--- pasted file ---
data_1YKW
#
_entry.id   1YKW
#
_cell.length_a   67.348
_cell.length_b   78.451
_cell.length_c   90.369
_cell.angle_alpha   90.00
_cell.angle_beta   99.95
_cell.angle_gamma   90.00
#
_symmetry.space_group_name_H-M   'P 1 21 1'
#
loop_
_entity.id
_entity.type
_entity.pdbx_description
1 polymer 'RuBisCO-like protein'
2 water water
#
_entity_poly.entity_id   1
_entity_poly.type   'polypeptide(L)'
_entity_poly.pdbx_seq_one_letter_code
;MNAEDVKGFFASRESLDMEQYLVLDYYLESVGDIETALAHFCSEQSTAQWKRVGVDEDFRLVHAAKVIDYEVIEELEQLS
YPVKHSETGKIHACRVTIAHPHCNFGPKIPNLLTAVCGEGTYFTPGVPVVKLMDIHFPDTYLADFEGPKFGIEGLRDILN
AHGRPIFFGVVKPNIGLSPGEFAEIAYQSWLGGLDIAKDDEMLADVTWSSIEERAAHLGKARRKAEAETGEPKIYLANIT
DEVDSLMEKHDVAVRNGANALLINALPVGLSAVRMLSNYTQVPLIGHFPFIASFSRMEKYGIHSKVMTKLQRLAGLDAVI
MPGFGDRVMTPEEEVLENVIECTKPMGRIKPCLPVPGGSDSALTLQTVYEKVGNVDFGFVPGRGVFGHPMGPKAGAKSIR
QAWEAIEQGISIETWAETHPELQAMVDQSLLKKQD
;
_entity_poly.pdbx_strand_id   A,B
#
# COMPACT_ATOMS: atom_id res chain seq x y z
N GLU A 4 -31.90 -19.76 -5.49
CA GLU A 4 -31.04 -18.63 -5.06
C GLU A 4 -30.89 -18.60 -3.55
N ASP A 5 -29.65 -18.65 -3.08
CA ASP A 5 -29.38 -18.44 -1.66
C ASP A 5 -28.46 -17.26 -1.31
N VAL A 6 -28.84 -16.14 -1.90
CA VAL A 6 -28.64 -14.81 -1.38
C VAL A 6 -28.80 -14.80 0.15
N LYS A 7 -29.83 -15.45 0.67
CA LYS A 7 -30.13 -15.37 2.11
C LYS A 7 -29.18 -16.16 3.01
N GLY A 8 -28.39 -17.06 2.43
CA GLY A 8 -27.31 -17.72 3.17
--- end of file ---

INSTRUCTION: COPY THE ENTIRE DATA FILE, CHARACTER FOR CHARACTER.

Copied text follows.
data_1YKW
#
_entry.id   1YKW
#
_cell.length_a   67.348
_cell.length_b   78.451
_cell.length_c   90.369
_cell.angle_alpha   90.00
_cell.angle_beta   99.95
_cell.angle_gamma   90.00
#
_symmetry.space_group_name_H-M   'P 1 21 1'
#
loop_
_entity.id
_entity.type
_entity.pdbx_description
1 polymer 'RuBisCO-like protein'
2 water water
#
_entity_poly.entity_id   1
_entity_poly.type   'polypeptide(L)'
_entity_poly.pdbx_seq_one_letter_code
;MNAEDVKGFFASRESLDMEQYLVLDYYLESVGDIETALAHFCSEQSTAQWKRVGVDEDFRLVHAAKVIDYEVIEELEQLS
YPVKHSETGKIHACRVTIAHPHCNFGPKIPNLLTAVCGEGTYFTPGVPVVKLMDIHFPDTYLADFEGPKFGIEGLRDILN
AHGRPIFFGVVKPNIGLSPGEFAEIAYQSWLGGLDIAKDDEMLADVTWSSIEERAAHLGKARRKAEAETGEPKIYLANIT
DEVDSLMEKHDVAVRNGANALLINALPVGLSAVRMLSNYTQVPLIGHFPFIASFSRMEKYGIHSKVMTKLQRLAGLDAVI
MPGFGDRVMTPEEEVLENVIECTKPMGRIKPCLPVPGGSDSALTLQTVYEKVGNVDFGFVPGRGVFGHPMGPKAGAKSIR
QAWEAIEQGISIETWAETHPELQAMVDQSLLKKQD
;
_entity_poly.pdbx_strand_id   A,B
#
# COMPACT_ATOMS: atom_id res chain seq x y z
N GLU A 4 -31.90 -19.76 -5.49
CA GLU A 4 -31.04 -18.63 -5.06
C GLU A 4 -30.89 -18.60 -3.55
N ASP A 5 -29.65 -18.65 -3.08
CA ASP A 5 -29.38 -18.44 -1.66
C ASP A 5 -28.46 -17.26 -1.31
N VAL A 6 -28.84 -16.14 -1.90
CA VAL A 6 -28.64 -14.81 -1.38
C VAL A 6 -28.80 -14.80 0.15
N LYS A 7 -29.83 -15.45 0.67
CA LYS A 7 -30.13 -15.37 2.11
C LYS A 7 -29.18 -16.16 3.01
N GLY A 8 -28.39 -17.06 2.43
CA GLY A 8 -27.31 -17.72 3.17